Ayoade Olatunbosun-Alakija

"I’m the only child of a man from a patriarchal society who was told that you need to go find yourself another wife so you can have boy children. My dad would look at me and say, ‘This child is going to be more than 10 men.’ That very much framed my mindset in terms of leadership at an early age. I went to boarding school in England and I entered this school as the only person of color. My first few months were truly horrendous. I was lonely. I was freezing cold. At the end of seven years, I got called into the principal’s office and she said to me in her rather aristocratic voice, “One has decided that you shall be the next head girl.” I looked at her in absolute shock and horror and said, “You’ve got to be joking.” She said, “One thinks that you have a certain aristocratic air about you.” So what you’re saying is I’m snooty? And that made me understand that leadership is about perception. It is, in my view, subject to interpretation and largely contextual. As one who deals and coordinates the multi-sectoral effects of one of the world’s largest and most complex humanitarian crises in Nigeria, I can tell you that any such conflict is not going to end well. All of what we’re talking about in terms of access to quality health care will be thrown out of order if we don’t first get to grips with the challenge we have today, which is global leadership." —Ayoade Olatunbosun-Alakija, chief humanitarian coordinator in Nigeria

Nadia Rimi

"Being a woman in Bangladesh and taking a leadership position is quite challenging. I have been working in International Centre for Diarrhoeal Disease Research, Bangladesh, more than 12 years. I joined at the initial entry level and have been growing my career. We were doing public health and there are a lot of gender dimensions to our career, how we go in the work environment and the challenges that we face. As an anthropologist, I develop behavior change interventions to reduce risk for zoonotic transmission. We wanted to know what are the gender dimensions to dealing with emergency situations so I really was interested in the session that talked about emergency and outbreaks." —Nadia Rimi, International Centre for Diarrhoeal Disease Research, Bangladesh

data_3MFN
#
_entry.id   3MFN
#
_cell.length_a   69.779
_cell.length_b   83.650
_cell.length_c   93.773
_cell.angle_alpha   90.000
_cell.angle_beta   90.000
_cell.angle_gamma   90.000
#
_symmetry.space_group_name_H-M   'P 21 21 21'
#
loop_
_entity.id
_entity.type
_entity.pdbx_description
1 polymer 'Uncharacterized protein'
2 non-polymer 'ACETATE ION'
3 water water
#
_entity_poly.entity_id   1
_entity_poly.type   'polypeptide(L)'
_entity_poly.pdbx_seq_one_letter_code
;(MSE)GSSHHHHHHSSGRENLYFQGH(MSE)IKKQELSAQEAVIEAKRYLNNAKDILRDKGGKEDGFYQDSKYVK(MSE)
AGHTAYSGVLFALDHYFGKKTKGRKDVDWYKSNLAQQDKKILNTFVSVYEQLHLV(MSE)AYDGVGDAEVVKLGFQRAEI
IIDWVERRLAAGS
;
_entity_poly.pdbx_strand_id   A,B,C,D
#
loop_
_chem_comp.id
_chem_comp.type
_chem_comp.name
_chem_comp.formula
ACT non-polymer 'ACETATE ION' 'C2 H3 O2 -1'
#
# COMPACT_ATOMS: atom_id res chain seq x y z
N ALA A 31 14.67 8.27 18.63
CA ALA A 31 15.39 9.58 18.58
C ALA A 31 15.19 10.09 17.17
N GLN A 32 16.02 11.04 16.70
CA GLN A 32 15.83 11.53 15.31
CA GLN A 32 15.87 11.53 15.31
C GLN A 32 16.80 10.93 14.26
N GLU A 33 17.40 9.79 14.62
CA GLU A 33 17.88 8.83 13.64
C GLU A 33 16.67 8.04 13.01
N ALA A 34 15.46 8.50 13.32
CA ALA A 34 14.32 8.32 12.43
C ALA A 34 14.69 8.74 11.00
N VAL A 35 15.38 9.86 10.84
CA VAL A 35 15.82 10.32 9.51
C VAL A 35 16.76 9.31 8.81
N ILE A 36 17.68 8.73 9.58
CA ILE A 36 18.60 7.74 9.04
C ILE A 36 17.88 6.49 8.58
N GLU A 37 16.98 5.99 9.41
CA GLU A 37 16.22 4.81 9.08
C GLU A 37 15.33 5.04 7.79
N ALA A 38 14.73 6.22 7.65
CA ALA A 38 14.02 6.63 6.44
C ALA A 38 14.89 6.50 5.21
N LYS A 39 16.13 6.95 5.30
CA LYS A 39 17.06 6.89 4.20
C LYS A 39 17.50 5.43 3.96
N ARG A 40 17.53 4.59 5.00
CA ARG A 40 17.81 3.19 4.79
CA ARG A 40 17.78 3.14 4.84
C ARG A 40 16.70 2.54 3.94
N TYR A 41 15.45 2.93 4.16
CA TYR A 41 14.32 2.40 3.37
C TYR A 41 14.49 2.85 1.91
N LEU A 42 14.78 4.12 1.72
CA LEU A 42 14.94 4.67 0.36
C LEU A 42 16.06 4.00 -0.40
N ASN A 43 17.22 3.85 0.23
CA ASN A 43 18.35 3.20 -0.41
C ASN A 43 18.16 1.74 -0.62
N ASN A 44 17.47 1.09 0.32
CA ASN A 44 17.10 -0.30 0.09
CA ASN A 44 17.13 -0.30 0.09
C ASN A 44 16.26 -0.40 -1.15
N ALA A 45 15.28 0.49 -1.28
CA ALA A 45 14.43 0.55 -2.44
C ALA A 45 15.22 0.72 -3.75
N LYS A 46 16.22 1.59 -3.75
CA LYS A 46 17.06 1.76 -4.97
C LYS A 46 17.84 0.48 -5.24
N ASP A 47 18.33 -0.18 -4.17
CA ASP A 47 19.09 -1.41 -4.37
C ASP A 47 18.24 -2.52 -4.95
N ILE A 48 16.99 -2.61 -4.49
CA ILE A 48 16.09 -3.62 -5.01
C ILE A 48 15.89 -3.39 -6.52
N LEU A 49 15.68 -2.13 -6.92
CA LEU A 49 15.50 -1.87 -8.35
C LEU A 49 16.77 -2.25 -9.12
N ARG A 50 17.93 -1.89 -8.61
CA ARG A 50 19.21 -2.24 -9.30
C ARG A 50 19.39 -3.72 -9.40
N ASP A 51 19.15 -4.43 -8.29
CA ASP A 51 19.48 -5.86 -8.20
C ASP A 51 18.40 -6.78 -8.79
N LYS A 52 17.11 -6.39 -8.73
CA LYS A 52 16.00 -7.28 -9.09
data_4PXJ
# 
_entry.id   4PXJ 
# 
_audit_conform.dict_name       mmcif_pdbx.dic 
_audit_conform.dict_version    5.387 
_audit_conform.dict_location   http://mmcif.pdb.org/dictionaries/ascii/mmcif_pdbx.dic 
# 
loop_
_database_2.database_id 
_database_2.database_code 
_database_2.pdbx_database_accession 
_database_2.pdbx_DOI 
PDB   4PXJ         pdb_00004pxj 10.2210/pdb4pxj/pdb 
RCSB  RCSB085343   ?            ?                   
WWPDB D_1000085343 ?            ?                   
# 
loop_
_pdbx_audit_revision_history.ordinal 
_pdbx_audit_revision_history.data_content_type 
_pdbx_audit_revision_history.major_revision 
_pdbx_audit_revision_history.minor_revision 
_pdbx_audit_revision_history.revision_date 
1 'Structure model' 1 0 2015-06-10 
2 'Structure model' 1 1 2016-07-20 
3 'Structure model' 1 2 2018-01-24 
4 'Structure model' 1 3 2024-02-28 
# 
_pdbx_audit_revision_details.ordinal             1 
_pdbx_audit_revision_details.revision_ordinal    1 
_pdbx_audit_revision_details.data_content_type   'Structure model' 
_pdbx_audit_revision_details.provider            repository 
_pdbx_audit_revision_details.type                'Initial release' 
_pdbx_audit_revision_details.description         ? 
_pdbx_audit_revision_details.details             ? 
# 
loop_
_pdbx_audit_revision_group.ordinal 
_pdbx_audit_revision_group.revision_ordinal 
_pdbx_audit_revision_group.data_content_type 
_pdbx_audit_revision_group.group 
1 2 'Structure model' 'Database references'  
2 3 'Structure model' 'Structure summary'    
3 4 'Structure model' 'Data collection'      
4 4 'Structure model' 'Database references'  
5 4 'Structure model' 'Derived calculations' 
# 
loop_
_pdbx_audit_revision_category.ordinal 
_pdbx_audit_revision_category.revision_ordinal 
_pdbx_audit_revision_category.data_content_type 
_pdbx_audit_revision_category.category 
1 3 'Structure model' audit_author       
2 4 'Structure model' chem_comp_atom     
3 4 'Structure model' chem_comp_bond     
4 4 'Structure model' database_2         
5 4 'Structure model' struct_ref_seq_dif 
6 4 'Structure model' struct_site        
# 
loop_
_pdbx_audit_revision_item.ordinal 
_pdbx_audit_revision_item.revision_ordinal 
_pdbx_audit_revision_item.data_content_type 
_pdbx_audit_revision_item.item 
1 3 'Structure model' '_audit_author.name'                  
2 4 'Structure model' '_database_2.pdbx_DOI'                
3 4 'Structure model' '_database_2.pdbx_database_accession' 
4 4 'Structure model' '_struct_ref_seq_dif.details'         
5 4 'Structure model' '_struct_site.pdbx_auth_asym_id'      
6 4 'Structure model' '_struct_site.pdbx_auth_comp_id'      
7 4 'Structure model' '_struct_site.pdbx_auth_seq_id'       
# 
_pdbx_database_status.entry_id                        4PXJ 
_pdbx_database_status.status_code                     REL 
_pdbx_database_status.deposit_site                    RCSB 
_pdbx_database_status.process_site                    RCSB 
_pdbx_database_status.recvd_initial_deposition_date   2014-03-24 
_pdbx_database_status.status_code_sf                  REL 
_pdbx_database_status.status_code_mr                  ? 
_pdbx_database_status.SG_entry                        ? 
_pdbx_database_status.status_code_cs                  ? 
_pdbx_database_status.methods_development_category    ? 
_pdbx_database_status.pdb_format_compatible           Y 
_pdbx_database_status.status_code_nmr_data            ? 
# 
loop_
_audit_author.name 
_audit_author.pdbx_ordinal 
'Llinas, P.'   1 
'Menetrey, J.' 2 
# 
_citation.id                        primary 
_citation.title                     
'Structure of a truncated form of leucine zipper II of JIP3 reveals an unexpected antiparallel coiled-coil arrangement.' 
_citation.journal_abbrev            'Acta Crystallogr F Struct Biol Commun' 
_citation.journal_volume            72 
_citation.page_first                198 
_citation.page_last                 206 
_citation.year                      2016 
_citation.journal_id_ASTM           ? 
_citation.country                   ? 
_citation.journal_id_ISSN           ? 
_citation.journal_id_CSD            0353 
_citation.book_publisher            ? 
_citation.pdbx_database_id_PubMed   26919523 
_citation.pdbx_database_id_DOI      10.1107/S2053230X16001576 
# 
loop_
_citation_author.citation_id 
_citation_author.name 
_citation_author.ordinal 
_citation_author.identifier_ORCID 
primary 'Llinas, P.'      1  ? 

Elizabeth Eves

"I used to volunteer with Girl Guides in the U.K., which is like the Girl Scouts in the U.S., from about the age of 12. One of the projects I did as a young leader was in rural Bangladesh with groups of women in three rural regions. It was based around training on public health issues, like women that were running local vaccination centers, women that were offering peer support to victims of domestic violence, and women that had had traumatic childbirth. It really awakened a part of me that I hadn’t discovered before then and now I feel that global health is almost like a yearning, it’s something that I wouldn’t be able to turn off in myself if I tried. It feels almost like I am trying to keep up with something that has momentum of its own." —Elizabeth Eves, student of health policy at London School of Hygiene and Tropical Medicine and an oncology nurse